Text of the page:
USCG Prepares to Recover Sunken Fishing Vessel From Haro Strait
The U.S. Coast Guard and Global Diving and Salvage are preparing to raise the wreck of a commercial fishing vessel that went down in Haro Strait on August 13.
The fishing vessel Aleutian Isle began taking on water near Sunset Point on the west side of San Juan Island at about 1400 hours on the 13th. The Coast Guard received a report that the vessel needed assistance and dispatched a helicopter, a response boat and a small cutter. All personnel aboard the vessel were rescued safely, and it sank shortly after; it had about 2,600 gallons of diesel and oil on board, and a sheen of nearly two miles in length was visible by 1700 hours.
The Coast Guard formed a unified command for the response and tapped the National Oil Spill Liability Trust Fund for $130,000 in support. The funds have covered the cost of cleanup contractors, both along the shoreline and on the water. Over the course of the last two weeks, the vessel has continued to release modest quantities of diesel - too little to recover - and contractors have contained it with booms as needed. One additional wrinkle: one of the wreck's 1,400-foot nets floated up to the surface, and the USCG had to deploy a buoy tender to haul it in.
The unified command has made a decision to seal up the vessel's tanks and raise it from the bottom, eliminating the risk of future pollution. Using sidescan sonar, the search team found the wreck in about 200 feet of water just off Sunset Point. An inspection with a small ROV confirmed its identity and found that it is sitting upright on the bottom.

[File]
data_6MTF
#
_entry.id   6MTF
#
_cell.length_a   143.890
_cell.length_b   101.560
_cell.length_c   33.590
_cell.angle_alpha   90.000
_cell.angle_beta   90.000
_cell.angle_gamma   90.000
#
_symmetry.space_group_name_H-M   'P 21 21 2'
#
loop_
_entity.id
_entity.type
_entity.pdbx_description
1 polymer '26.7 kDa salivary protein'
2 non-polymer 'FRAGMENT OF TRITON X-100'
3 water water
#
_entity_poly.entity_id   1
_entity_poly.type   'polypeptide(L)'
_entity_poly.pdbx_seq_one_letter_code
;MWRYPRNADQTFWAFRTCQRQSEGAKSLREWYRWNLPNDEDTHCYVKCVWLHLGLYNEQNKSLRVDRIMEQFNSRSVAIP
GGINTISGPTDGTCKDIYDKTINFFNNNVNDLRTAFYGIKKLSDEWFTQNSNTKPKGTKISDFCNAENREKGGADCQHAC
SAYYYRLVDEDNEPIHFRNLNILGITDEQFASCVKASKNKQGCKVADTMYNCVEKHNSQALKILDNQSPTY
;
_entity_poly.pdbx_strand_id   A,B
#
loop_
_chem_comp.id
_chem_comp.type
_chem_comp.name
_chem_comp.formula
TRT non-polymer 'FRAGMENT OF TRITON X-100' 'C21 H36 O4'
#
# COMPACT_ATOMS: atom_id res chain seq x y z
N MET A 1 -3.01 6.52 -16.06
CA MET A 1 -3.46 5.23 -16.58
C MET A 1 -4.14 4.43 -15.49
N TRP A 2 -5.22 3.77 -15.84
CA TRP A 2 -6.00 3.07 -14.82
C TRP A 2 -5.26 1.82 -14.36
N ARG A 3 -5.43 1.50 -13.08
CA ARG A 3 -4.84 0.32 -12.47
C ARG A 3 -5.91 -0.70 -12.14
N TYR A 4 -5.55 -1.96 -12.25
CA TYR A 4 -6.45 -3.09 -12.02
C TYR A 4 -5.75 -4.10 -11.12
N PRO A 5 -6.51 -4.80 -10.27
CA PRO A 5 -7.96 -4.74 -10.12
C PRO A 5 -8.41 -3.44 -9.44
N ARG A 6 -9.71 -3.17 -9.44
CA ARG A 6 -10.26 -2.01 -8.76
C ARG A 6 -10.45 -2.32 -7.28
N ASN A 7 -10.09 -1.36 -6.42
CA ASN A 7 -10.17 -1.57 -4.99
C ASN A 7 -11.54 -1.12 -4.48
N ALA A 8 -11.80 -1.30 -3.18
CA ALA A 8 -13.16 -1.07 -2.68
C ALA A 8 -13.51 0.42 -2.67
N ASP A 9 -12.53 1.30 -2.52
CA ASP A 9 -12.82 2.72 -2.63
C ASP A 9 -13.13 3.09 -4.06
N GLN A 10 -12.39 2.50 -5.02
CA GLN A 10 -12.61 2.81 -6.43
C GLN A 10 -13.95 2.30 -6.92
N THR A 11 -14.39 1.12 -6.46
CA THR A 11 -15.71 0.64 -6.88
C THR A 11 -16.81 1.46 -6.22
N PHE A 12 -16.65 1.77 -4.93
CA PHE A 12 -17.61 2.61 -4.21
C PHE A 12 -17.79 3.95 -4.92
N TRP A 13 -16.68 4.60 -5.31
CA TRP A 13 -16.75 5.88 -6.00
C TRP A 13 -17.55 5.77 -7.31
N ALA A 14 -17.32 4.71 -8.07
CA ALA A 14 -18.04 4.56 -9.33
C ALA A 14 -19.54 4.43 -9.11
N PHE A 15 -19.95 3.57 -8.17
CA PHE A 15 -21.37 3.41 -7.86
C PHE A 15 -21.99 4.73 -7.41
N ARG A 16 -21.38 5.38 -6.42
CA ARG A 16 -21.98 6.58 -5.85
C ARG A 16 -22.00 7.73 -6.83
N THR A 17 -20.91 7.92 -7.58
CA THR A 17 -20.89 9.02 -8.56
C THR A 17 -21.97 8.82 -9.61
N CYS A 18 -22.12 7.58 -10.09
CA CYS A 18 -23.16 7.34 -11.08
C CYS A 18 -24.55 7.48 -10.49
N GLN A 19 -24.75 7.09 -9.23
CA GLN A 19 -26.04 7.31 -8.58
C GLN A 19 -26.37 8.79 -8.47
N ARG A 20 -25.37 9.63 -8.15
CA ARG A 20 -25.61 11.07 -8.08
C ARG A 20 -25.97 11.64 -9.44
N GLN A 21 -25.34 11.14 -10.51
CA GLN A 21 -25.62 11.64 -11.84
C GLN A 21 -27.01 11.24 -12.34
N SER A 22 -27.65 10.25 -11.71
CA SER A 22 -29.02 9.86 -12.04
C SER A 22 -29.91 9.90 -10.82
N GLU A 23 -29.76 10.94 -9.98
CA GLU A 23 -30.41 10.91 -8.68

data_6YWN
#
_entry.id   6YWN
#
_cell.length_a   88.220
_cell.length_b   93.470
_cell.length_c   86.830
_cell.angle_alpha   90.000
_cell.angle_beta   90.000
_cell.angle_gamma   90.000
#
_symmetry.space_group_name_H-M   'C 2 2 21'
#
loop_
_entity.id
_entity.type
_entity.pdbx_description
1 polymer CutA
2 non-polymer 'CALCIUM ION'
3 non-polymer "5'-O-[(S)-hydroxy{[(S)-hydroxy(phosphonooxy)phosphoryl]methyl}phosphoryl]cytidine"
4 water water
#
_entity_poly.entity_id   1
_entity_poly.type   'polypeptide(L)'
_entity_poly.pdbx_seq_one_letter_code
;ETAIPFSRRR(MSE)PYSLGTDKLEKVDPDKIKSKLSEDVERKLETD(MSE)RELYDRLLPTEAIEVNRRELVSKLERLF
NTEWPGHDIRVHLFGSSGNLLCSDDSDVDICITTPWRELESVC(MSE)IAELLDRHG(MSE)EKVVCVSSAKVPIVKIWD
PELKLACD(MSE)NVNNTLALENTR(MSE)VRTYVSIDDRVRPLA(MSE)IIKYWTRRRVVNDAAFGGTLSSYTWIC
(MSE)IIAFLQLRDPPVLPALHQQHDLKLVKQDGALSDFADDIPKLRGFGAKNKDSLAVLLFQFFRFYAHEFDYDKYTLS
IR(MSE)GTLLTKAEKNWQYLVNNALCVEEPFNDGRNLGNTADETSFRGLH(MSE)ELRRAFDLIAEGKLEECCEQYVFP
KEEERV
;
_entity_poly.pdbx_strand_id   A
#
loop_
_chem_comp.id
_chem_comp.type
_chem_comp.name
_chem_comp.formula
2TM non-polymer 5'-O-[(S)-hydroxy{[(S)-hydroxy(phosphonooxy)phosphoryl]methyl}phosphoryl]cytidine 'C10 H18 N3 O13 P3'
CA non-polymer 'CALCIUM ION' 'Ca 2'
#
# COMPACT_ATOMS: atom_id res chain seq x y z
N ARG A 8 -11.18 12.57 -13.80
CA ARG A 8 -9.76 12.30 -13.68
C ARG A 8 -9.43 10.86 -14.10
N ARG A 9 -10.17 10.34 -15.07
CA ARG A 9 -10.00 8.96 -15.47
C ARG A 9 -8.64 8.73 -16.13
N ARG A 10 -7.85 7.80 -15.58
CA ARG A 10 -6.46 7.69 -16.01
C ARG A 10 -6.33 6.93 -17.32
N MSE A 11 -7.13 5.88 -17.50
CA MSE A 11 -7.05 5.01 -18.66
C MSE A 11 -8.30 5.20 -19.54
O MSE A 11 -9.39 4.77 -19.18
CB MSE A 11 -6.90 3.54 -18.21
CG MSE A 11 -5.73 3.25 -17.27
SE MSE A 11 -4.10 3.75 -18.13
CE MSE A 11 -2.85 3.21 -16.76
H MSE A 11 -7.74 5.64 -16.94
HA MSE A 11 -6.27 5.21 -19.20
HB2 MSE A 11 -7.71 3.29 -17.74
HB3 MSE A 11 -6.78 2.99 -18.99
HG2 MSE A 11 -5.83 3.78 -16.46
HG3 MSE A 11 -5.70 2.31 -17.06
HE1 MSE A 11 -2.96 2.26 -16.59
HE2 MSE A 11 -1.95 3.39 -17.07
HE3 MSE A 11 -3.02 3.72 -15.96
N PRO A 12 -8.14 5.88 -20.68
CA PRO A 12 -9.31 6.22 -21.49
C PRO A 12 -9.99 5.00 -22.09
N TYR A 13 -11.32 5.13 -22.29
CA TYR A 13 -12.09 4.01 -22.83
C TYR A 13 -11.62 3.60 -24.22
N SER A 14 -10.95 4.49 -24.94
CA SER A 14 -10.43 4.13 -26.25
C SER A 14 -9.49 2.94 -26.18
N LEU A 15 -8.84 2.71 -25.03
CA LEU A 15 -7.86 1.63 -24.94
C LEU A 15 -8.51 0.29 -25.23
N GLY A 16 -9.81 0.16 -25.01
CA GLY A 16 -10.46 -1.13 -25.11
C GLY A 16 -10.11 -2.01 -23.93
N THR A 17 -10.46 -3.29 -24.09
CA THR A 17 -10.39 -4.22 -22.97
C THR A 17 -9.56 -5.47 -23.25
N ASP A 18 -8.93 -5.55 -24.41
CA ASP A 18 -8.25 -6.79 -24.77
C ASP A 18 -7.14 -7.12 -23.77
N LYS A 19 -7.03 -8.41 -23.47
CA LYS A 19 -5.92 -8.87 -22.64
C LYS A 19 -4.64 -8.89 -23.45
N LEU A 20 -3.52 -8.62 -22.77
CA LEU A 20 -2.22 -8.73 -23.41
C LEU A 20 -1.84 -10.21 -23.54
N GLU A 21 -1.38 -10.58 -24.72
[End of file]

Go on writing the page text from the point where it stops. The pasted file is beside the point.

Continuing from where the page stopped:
The depth poses challenges for a wreck recovery mission: for technical reasons, it will have to be a heliox commercial dive, according to the Coast Guard. The proper heliox mix has taken time to get, so the dive operations are only just now beginning. A crane barge barge, the heliox tanks and the dive team all arrived Sunday to begin work.
The operation will not be easy. In addition to depth, the divers will also have to contend with changing tidal currents, which will limit the number of hours a day that dive operations are possible. Due to this constraint, the preparations and the recovery operation are expected to take ten days.
Since the area is within the habitat of the Southern Resident killer whale population, NOAA and Washington State Department of Ecology have also set up preparations to deter whales using an acoustic device (oikomi pipes).